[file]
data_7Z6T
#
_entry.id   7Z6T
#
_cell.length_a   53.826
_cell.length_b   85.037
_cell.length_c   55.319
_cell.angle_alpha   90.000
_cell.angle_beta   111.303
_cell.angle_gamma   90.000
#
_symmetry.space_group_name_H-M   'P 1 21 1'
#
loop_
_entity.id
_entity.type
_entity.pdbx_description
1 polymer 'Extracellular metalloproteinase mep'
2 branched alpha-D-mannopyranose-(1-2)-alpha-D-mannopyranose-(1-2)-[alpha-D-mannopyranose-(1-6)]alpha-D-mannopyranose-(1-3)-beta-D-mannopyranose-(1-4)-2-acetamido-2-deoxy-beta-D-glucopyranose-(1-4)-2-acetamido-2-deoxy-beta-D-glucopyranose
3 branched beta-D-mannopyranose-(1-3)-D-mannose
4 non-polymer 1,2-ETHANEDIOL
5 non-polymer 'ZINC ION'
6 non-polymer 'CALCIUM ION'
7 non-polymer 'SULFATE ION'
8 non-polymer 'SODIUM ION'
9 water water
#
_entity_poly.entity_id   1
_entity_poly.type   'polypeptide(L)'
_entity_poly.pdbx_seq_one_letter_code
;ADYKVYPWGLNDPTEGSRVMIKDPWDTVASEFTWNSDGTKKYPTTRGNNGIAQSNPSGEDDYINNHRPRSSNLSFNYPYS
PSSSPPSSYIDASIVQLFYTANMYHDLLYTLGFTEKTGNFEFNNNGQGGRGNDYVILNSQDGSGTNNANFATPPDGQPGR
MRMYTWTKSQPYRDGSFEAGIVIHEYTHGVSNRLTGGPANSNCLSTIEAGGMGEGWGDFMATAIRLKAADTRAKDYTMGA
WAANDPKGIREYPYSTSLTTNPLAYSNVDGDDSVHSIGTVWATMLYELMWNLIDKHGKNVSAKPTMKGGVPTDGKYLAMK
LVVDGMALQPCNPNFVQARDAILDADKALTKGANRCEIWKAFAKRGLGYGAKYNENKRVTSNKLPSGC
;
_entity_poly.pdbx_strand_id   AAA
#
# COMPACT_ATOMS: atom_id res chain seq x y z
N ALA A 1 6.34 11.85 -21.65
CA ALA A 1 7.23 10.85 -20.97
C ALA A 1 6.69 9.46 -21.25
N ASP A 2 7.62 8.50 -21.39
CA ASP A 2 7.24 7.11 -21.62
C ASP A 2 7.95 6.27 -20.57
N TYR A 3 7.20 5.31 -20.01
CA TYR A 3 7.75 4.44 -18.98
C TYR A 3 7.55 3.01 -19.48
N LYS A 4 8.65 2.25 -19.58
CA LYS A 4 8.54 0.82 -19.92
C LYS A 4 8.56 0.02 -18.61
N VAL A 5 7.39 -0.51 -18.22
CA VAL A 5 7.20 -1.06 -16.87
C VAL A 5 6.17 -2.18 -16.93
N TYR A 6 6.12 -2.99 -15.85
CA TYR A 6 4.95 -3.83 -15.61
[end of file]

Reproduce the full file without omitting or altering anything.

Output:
data_7Z6T
#
_entry.id   7Z6T
#
_cell.length_a   53.826
_cell.length_b   85.037
_cell.length_c   55.319
_cell.angle_alpha   90.000
_cell.angle_beta   111.303
_cell.angle_gamma   90.000
#
_symmetry.space_group_name_H-M   'P 1 21 1'
#
loop_
_entity.id
_entity.type
_entity.pdbx_description
1 polymer 'Extracellular metalloproteinase mep'
2 branched alpha-D-mannopyranose-(1-2)-alpha-D-mannopyranose-(1-2)-[alpha-D-mannopyranose-(1-6)]alpha-D-mannopyranose-(1-3)-beta-D-mannopyranose-(1-4)-2-acetamido-2-deoxy-beta-D-glucopyranose-(1-4)-2-acetamido-2-deoxy-beta-D-glucopyranose
3 branched beta-D-mannopyranose-(1-3)-D-mannose
4 non-polymer 1,2-ETHANEDIOL
5 non-polymer 'ZINC ION'
6 non-polymer 'CALCIUM ION'
7 non-polymer 'SULFATE ION'
8 non-polymer 'SODIUM ION'
9 water water
#
_entity_poly.entity_id   1
_entity_poly.type   'polypeptide(L)'
_entity_poly.pdbx_seq_one_letter_code
;ADYKVYPWGLNDPTEGSRVMIKDPWDTVASEFTWNSDGTKKYPTTRGNNGIAQSNPSGEDDYINNHRPRSSNLSFNYPYS
PSSSPPSSYIDASIVQLFYTANMYHDLLYTLGFTEKTGNFEFNNNGQGGRGNDYVILNSQDGSGTNNANFATPPDGQPGR
MRMYTWTKSQPYRDGSFEAGIVIHEYTHGVSNRLTGGPANSNCLSTIEAGGMGEGWGDFMATAIRLKAADTRAKDYTMGA
WAANDPKGIREYPYSTSLTTNPLAYSNVDGDDSVHSIGTVWATMLYELMWNLIDKHGKNVSAKPTMKGGVPTDGKYLAMK
LVVDGMALQPCNPNFVQARDAILDADKALTKGANRCEIWKAFAKRGLGYGAKYNENKRVTSNKLPSGC
;
_entity_poly.pdbx_strand_id   AAA
#
# COMPACT_ATOMS: atom_id res chain seq x y z
N ALA A 1 6.34 11.85 -21.65
CA ALA A 1 7.23 10.85 -20.97
C ALA A 1 6.69 9.46 -21.25
N ASP A 2 7.62 8.50 -21.39
CA ASP A 2 7.24 7.11 -21.62
C ASP A 2 7.95 6.27 -20.57
N TYR A 3 7.20 5.31 -20.01
CA TYR A 3 7.75 4.44 -18.98
C TYR A 3 7.55 3.01 -19.48
N LYS A 4 8.65 2.25 -19.58
CA LYS A 4 8.54 0.82 -19.92
C LYS A 4 8.56 0.02 -18.61
N VAL A 5 7.39 -0.51 -18.22
CA VAL A 5 7.20 -1.06 -16.87
C VAL A 5 6.17 -2.18 -16.93
N TYR A 6 6.12 -2.99 -15.85
CA TYR A 6 4.95 -3.83 -15.61